About RNAweasel and MFannot
predicts complex structured mitochondrial RNAs, using ERPIN (1) as
engine. ERPIN's search algorithm is based on RNA secondary structure
profiles, which are computed from RNA sequence alignments plus
user-defined secondary structure information as an input. Much of its
efficiency stems from the definition of precisely delimited structural
elements that can be searched individually or in combination, by using
a defined search order ('search strategy'). It is currently the
second-most sensitive search algorithm for structured RNAs (following
the outstanding covariance-based Infernal program based on Cove ,
which however is currently not suited for RNA molecules that are longer
than 500 nt, and which does not allow the modeling of pseudoknots that
are an essential feature of some structured RNAs.
The availability of correctly
aligned RNA sequences
as training sets, and the deduction of precise secondary structure
definitions are THE key prerequisites for using ERPIN. We have
therefore developed the RNAweasel tools: for the compilation and
sequence training sets, including easy visualization and editing of
alignments and structure definitions (using GDE; 3), automatic
alignment of ERPIN results, normalization of training set sequences,
and a reiterative mode of search that helps to build trainingsets
starting from just a few initial sequences. A set of optimized intron
training sets that are used in this service are discussed in (4), and a
recent application to finding unorthodox trans-spliced group I introns in Trichoplax mtDNA in (5). The current version
of RNAweasel is
based on ERPIN version 5.2.1.
RNAweasel searches includes mitochondrial and plastid genomes for:
- introns of group I and group II
- RNase P RNA (rnpB)
- 5S (rrn5)
and small subunit rRNA (rns)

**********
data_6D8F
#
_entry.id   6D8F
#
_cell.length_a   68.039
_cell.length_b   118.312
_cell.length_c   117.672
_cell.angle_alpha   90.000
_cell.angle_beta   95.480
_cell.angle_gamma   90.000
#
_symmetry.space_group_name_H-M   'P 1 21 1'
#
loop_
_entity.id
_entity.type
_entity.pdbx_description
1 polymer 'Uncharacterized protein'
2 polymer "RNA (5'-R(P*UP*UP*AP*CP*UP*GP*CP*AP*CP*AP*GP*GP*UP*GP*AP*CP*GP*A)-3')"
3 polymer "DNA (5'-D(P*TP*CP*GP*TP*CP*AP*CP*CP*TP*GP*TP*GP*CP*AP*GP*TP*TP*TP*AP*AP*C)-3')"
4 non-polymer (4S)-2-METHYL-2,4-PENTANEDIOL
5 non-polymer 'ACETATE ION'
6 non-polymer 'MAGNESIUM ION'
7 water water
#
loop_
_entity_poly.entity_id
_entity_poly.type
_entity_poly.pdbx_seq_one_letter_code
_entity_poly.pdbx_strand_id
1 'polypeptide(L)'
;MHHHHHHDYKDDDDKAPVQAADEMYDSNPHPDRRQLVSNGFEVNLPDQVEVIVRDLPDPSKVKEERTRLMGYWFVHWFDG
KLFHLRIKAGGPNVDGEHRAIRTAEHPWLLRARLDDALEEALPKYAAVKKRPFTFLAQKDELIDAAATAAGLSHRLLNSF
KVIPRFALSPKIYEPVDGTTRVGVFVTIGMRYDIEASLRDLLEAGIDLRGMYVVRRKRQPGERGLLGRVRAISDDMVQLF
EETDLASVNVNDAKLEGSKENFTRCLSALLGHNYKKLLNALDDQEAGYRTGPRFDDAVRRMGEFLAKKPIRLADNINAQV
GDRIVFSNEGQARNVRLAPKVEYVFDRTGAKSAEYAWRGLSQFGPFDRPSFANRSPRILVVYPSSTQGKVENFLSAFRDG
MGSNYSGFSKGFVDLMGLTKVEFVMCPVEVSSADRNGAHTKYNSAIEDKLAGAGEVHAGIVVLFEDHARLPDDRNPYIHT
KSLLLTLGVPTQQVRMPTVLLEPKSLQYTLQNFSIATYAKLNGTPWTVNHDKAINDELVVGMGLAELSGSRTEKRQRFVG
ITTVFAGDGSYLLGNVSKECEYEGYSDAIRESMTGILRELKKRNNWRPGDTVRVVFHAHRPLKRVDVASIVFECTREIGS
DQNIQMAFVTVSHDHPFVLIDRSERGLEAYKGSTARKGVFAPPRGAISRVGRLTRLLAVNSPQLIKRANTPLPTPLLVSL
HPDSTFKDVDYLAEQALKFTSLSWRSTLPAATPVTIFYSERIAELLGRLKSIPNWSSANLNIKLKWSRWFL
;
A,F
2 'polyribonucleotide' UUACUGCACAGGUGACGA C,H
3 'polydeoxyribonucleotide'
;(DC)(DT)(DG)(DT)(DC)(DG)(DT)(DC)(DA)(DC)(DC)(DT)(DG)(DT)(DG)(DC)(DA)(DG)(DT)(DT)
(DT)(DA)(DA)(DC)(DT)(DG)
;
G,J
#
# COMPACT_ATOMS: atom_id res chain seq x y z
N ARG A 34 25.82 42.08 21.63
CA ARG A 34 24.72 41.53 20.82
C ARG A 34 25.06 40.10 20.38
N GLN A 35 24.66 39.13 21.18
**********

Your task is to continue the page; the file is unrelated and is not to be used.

We have developed automated annotation for mitochondrial and plastid
genomes that requires little if any manual corrections (replacing
manual annotation of often many days to a few minutes ...). It makes
intense use of the RNA/intron detection tools described above, and is
particularly helpful with organelle genomes that contain lots of
introns. Intron-exon boundaries are identified by a combination of
intron splice rules and exon similarities, and are thus precise in most
instances. The output of MFannot is listings of gene coordinates either
in XML format, a format that can be directly loaded into NCBI sequence
submission tools, or in masterfile format (computer-parsible as well as
human-readable; annotations embedded into the sequence). In its current
form, bilaterian mtDNAs will not be properly processed, a feature that
we do not plan to develop.
Results will be provided by Email only.
We recommend that you view the email-appended file with an asci viewer
that is set to a fixed-width font like Monospace.
In case of problems, comments or questions, please
Franz.Lang [at] Umontreal.ca
(1) Gautheret, D., and A. Lambert (2001)
Direct RNA motif
definition and identification from multiple sequence alignments using
secondary structure profiles.
J Mol Biol 313:1003-1011
(2) Eddy SR and Durbin R (1994)
RNA sequence analysis using covariance
Nucleic Acids Res 22: 2079-88
(3) Smith, S. W., R. Overbeek, C. R. Woese, W. Gilbert, and P. M.
The genetic data environment an expandable GUI
multiple sequence analysis.
Comput Appl Biosci 10:671-675
(4) Lang B.F., M-J. Laforest, and G. Burger (2007)
introns: a critical view.
Trends Genet 23:119-25.
(5) Burger G, Yan Y, Javadi P and Lang BF (2009)
Group I-intron trans-splicing and mRNA
editing in mitochondria of placozoan animals.
Trend in Genetics 25:
Support has been generously provided by NSERC, Genome Quebec/Canada
and the Canadian Research Chair program. Special thanks to Guy
permitting us to use his
artistic weasel drawing.